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Thread: If you do everything right can you still end up with nitre?

  1. #11
    Join Date
    Mar 2016
    Location
    chester, ma
    Posts
    538

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    Quote Originally Posted by Swingpure View Post
    What is the “sweet”?
    As you boil you draw off finished syrup. Between boils the"sweet" remains in the pan(s).
    2016: Homemade arch from old woodburning stove. 2 steam tray pans. 6 taps on buckets. 1.1 galls
    2017: Same homemade evaporator, but souped up. Still 2 steam tray pans. 15 taps on buckets. 4.5 galls
    2018: Same setup. Limited time. 12 taps and short season. 2.2 gallons
    2019: Still very limited time. Downsized to 7 taps and a short season. 1.8 gallons
    2020: 9 taps, new Mason 2x3 XL halfway through season, 2 gallons
    2021: 18 taps. Mason 2x3 XL, 4.5 galls

  2. #12
    Join Date
    Jan 2017
    Location
    Williston, VT
    Posts
    384

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    Quote Originally Posted by berkshires View Post
    As you boil you draw off finished syrup. Between boils the"sweet" remains in the pan(s).
    That's a good way to describe sweet.

    So with a filter press, you can use to clean the sweet left in your pan. You save the filtered sweet in a container while you clean your pans. Then on the next boil you start with clean sweet. The problem I've had with a small divided pan evaporator without a flue pan was the over cooking of the syrup which is due in part to the sludge and niter buildup that keeps cooking into the syrup.

    Another benefit of bigger production setups is the RO process which provides basic prefiltering to remove bark, sand, bugs, and stuff. On an operation without RO, filtering the sweet would be removing this objectional stuff.

    Ken
    Ken & Sherry
    Williston, VT

    2017 - 13 gallons on 65 taps (12 buckets, rest 3/16), 2x4 flat bottom, modified cargo box sugarhouse
    2018 - 90 gallons on 418 taps (gravity lines), Leader 30"x10' Vortex Arch & Max Raised Flue with Rev Syrup Pan, New Sugarhouse
    2019 - Burned through alot more money: heated kitchen, 2x2,000 and 375 gal ss sap tanks, CDL1200 RO, Bauch Vac Pump, More taps, etc., etc., etc.
    https://www.facebook.com/pumpkinhillmaple/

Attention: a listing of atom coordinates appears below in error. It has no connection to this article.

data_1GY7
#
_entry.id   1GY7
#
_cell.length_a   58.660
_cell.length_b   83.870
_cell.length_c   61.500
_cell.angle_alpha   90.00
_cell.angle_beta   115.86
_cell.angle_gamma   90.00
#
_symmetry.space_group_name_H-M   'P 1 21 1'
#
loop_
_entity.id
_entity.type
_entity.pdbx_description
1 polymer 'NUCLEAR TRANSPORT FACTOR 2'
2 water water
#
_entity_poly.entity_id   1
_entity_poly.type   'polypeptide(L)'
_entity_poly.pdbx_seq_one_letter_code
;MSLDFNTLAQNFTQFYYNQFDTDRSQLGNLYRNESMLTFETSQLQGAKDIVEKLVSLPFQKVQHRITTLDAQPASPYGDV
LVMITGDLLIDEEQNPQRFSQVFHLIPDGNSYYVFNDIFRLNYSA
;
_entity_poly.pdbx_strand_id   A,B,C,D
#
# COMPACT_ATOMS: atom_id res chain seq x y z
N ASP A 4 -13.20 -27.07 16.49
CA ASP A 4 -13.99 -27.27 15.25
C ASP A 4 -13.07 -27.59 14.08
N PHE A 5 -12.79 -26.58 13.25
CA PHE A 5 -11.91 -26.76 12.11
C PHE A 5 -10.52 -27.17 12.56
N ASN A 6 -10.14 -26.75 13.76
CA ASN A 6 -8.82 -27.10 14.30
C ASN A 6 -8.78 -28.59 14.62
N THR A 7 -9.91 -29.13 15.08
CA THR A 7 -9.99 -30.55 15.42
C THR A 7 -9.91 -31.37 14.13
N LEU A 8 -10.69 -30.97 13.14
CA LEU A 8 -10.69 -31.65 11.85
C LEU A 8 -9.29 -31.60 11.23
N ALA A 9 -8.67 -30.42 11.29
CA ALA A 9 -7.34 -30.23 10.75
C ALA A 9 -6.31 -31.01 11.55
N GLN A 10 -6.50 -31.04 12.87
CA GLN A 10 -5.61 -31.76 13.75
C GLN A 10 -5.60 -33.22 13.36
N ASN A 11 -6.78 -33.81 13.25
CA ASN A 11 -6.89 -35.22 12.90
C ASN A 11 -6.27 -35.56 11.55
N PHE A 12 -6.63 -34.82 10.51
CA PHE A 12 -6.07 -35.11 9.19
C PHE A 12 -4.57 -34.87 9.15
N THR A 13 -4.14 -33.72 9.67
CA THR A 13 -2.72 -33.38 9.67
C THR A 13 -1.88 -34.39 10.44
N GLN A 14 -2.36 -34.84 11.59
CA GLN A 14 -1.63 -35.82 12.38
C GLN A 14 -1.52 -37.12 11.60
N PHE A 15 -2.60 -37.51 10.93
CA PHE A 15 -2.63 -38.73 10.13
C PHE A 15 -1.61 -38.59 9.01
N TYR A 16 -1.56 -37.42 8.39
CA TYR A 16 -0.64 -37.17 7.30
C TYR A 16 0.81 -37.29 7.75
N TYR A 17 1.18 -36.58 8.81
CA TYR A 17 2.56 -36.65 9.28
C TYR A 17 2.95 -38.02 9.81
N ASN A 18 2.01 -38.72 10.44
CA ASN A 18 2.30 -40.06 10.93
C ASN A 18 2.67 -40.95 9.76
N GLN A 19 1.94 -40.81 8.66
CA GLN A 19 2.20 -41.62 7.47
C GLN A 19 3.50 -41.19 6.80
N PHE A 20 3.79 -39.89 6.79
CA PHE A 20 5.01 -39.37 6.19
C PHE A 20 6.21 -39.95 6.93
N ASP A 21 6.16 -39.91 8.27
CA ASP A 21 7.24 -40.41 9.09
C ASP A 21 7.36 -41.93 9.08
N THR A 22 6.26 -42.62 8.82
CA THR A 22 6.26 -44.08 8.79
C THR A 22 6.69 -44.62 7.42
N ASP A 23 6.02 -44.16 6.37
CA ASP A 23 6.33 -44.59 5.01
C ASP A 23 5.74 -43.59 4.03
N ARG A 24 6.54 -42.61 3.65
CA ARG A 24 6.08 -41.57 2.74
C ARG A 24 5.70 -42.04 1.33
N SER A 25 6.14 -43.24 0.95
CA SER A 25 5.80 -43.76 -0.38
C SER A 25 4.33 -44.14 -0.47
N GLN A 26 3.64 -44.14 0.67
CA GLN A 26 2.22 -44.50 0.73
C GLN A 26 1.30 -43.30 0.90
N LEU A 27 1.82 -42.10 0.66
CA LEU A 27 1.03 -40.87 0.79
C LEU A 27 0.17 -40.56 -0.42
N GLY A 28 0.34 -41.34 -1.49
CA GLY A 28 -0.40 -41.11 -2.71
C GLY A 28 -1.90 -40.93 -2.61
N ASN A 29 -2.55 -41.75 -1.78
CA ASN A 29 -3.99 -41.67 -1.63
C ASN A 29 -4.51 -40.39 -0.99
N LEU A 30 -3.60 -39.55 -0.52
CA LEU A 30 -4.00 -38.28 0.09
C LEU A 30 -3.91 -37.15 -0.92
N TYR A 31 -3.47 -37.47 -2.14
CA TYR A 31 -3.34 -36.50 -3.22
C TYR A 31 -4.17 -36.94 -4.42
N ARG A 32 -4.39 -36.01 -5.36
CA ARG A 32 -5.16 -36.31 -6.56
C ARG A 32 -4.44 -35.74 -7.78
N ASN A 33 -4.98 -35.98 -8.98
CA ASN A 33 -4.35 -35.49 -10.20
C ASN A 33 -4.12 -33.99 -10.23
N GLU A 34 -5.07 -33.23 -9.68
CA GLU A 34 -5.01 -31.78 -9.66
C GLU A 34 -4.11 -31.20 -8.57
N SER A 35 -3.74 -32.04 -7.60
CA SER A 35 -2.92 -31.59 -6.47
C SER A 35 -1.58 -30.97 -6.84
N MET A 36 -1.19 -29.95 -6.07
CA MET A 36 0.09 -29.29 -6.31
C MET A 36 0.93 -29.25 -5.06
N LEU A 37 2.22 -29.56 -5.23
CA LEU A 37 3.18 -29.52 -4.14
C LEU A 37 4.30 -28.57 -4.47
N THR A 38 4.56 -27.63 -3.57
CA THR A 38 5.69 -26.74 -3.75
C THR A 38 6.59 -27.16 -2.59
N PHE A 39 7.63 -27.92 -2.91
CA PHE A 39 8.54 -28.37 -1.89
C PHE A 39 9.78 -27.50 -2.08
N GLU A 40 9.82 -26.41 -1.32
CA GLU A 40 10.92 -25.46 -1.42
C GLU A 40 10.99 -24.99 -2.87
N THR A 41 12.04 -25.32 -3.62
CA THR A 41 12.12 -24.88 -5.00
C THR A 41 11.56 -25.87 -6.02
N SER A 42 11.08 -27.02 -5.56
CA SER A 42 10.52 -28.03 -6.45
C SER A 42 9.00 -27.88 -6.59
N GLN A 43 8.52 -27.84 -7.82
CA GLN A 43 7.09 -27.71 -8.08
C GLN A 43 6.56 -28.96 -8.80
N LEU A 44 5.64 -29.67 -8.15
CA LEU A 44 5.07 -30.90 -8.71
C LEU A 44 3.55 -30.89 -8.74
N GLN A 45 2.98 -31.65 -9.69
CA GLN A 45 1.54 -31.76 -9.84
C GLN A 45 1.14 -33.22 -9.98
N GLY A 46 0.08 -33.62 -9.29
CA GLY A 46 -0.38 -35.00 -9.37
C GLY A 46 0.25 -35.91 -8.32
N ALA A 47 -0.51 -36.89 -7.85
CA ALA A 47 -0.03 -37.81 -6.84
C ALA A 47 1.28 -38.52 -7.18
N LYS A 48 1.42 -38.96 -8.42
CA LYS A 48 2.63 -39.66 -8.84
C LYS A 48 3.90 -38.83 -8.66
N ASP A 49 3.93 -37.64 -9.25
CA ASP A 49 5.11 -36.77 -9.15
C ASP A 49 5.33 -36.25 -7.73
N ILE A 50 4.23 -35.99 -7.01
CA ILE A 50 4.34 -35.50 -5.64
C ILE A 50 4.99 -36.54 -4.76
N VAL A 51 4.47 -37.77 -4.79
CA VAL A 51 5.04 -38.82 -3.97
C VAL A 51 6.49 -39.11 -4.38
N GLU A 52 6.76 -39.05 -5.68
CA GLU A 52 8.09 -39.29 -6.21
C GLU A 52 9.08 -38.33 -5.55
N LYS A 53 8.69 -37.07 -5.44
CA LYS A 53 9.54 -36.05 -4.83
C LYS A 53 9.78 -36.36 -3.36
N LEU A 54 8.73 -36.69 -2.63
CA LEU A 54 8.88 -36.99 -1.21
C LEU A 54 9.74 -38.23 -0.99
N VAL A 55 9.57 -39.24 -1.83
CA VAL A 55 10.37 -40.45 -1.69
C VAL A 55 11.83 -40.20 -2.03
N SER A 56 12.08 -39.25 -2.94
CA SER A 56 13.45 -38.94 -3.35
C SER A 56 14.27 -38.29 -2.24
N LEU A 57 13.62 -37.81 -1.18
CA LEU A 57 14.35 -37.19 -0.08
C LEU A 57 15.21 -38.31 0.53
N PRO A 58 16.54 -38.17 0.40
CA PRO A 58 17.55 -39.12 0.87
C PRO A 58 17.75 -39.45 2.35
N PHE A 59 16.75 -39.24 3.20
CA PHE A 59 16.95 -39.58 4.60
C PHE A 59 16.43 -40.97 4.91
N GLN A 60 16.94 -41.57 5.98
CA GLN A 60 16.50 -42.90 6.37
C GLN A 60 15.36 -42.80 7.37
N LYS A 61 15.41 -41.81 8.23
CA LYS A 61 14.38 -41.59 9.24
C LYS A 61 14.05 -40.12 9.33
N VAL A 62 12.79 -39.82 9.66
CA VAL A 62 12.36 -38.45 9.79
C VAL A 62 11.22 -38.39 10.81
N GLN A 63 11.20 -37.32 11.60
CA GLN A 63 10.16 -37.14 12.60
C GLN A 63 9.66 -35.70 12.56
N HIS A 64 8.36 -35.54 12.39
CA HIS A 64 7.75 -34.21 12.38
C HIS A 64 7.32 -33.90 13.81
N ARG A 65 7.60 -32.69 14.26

3. #13
    Join Date
    Jul 2021
    Location
    Parry Sound Area, Ontario
    Posts
    133

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    Quote Originally Posted by TapTapTap View Post
    That's a good way to describe sweet.

    So with a filter press, you can use to clean the sweet left in your pan. You save the filtered sweet in a container while you clean your pans. Then on the next boil you start with clean sweet. The problem I've had with a small divided pan evaporator without a flue pan was the over cooking of the syrup which is due in part to the sludge and niter buildup that keeps cooking into the syrup.

    Another benefit of bigger production setups is the RO process which provides basic prefiltering to remove bark, sand, bugs, and stuff. On an operation without RO, filtering the sweet would be removing this objectional stuff.

    Ken
    So if I remove all of the partially boiled sap from my steam pans into a 8 gallon stainless steel pot and refrigerate it over night, then clean the insides of the steam pans with hot water before I boil again, I should not have any issues?

  4. #14
    Join Date
    May 2015
    Location
    Vermont
    Posts
    68

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    Quote Originally Posted by Swingpure View Post
    So if I remove all of the partially boiled sap from my steam pans into a 8 gallon stainless steel pot and refrigerate it over night, then clean the insides of the steam pans with hot water before I boil again, I should not have any issues?
    With raw sap on this scale you will probably have no issues if leaving the sweet in the pans between boils maybe a mid season cleaning if it builds up but I doubt that will happen. In the end its really like hitting a moving target because sugar sand and niter are different in each region and each sap run so you just need to keep an eye on it. When you start to RO sap is when you will need to keep an even better eye on it because it gets 10 fold worse with sand and niter.

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